The €12 watch method of training on feel

By August 8, 2016 Cycling

I suffered the heartache of breaking my Garmin Edge 510 back in early May when I somehow managed to delete important settings.

It killed me not to know what my average heart rate was, where my lap power stood, how my average speed stacked up and what my maximum power was after a session.

The latter of course, is purely a vanity thing.

Living in Spain I’ve learnt a few things, one of which is shit takes a LOT longer to get done than anywhere else…like getting a replacement Garmin.

I had to wait six weeks before I got an email reply from someone who reckoned he could help.

It was two more weeks before I received the new one.

So, in short, I was Garmin-less from May 17th to July 18th.

I received a replacement device 10 days before a big race I was due to fly back to Ireland for.

I resisted the overwhelming urge to buy a new one in that two months and instead, played the waiting game while facing the unthinkable; training on ‘feel’.

Yes, no heart rate monitor or power metre. Instead, I used a €12 watch from Decathlon that told me one thing; time.

Here’s what I did for exactly eight weeks leading up to the race and while I didn’t win it, I actually think I was as strong as I’ve ever been.

For the first three weeks I trained six days a week as follows;

Monday – total rest day

Tuesday – 7am-9am; 4 x 10-minute intervals broken down as follows; the first 8 minutes suffering comfortably, the last two minutes suffering uncomfortably, on a climb known locally as Els Angels.

I marked the exact spot where I finished each interval and in theory, I would move the stone up the hill as the weeks went on.

There was 10 minutes rest between each interval.

Wednesday – Ride whenever I got time, but no more than 4 hours.

The intensity was ‘bunch cruising pace’.

The key was to have the power on, always.

Always turning, uphill or downhill.

I could do an hour before breakfast, two hours in the afternoon and another on the mountain bike at night (in the dark with a head torch) to improve my bike-handling.

Thursday – 90 minutes on the Bryan McCrystal plains.

The session is short and sick; 5 x 5 minutes with 5 minutes ‘twiddling’ between intervals.

The intensity is all that matters; it must be so hard that I am almost getting sick.

If I am not close to vomiting it is too easy.

The Bryan McCrystal plains are a sprawling area just outside Girona where one road leads from Cassa de la Selva to Caldes de Malavella and over to Llagostera.

I always think of the line from the film Flatliners ‘Today’s a good day for dying’ when I’m deep in the well, trying to stay on McCrystal’s wheel.

I strap the watch to the handlebars and stare at it for the full effort, breaking it down into 10 x 30-second chunks. This is the worst I will feel all week.

Friday – Today I do the 80k Matt Holmes loop at Matt Holmes intensity.

It’s a two and a half hour tempo ride from Girona to Banyoles via Sarria de Ter, up past David Millar’s mansion, onto Vilademuls, down some back roads, over a few ramps, slide on a little gravel, back to Banyoles and home the ‘back’ way.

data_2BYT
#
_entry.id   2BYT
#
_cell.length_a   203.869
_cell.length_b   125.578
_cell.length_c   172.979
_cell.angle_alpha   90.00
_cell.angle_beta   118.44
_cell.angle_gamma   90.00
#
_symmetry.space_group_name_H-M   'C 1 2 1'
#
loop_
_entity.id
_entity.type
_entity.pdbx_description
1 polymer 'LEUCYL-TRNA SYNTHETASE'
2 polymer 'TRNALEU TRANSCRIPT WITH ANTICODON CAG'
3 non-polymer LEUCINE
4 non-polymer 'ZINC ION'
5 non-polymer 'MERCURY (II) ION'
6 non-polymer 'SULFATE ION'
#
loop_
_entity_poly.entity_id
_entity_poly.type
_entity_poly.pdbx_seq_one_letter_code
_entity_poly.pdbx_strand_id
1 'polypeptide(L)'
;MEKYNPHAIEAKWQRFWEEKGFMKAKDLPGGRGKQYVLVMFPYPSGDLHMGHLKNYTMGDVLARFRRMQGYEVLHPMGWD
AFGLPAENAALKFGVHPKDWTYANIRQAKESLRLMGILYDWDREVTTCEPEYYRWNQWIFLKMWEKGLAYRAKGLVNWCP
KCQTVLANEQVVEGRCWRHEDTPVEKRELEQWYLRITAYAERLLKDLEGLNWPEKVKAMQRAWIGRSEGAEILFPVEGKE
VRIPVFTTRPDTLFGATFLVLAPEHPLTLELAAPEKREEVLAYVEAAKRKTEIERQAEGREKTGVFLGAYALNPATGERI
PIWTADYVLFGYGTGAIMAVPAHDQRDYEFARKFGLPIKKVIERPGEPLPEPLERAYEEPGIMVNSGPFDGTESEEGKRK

Holmes held around 300 watts for this loop one day, me clinging to his back wheel.

If I do it in less than two and a half hours I can finish third on a stage of the Rás, in theory…

Saturday – Just cruising for two or three hours. A coffee is always had. And a cake.

The earlier I get back the better as on Sunday I  race and I need all the hours I can get to recover.

Based on the RPE scale (rate of perceived exertion) today is a 4 out of 10. This is an intensity I’d call ‘annoying’.

Sunday – Race. Given the training week was heavy I have no expectations other than to be aggressive.

Power metres and heart rate monitors are useless to me in a race. The demands of the race are to be at the front and know what’s going on.

That is ROUGHLY 14 hours a week.

I did this for three weeks and the stone went up the hill each week.

On the fourth week, as a test, I tried to do a 10-minute effort and was 30 seconds off it.

So I turned around, went home and drove to the Tour de France where I camped and ate and ‘just rode’ for five days.

I never did more than 50k on any day, though. On one day I did 12k. This was a rest week.

On weeks five, six and seven things got very serious and I stuck to the bible as much as possible, except on the first Thursday where I could only manage one of the five efforts on the Plains.

So I just went home and took the day off.

I did, however, do it the following day instead of the Matt Holmes loop and felt amazing. I can’t say why, I just did.

Another easy week led me into the race where I finished (reasonably) comfortably in the front group three of the four days.

The other stage was a criterium which I had no chance of winning so I took the time penalty for withdrawing.

It’s hard to say where I’d have finished if I did ride it, but a top 20 on GC was very possible.

Here’s what I learnt from the €12 watch mechanism of training.

  1. It’s possible to train hard based on ‘feel’…you just have to train hard. I always think of point three in this list.
  2. Without a power metre or heart rate monitor I reckon I tend to go harder than I ‘should’. I guess it’s ‘just to make sure’. Is this a bad thing? I’m not convinced. It killed me to think I was below what numbers I ‘should’ have been so I just went harder. See point four.
  3. Numbers are often debilitating and sometimes incorrect. ‘Feel’ is never incorrect. It is what it is.
  4. Riding on ‘feel’ is way more pure and actually way more enjoyable. I learnt to feel myself going through the gears.
  5. My FTP went up in a test I conducted after this eight-week ‘block’. No surprise there but comforting, nonetheless.
  6. I became unbelievably accurate at ‘guessing’ what time had elapsed.

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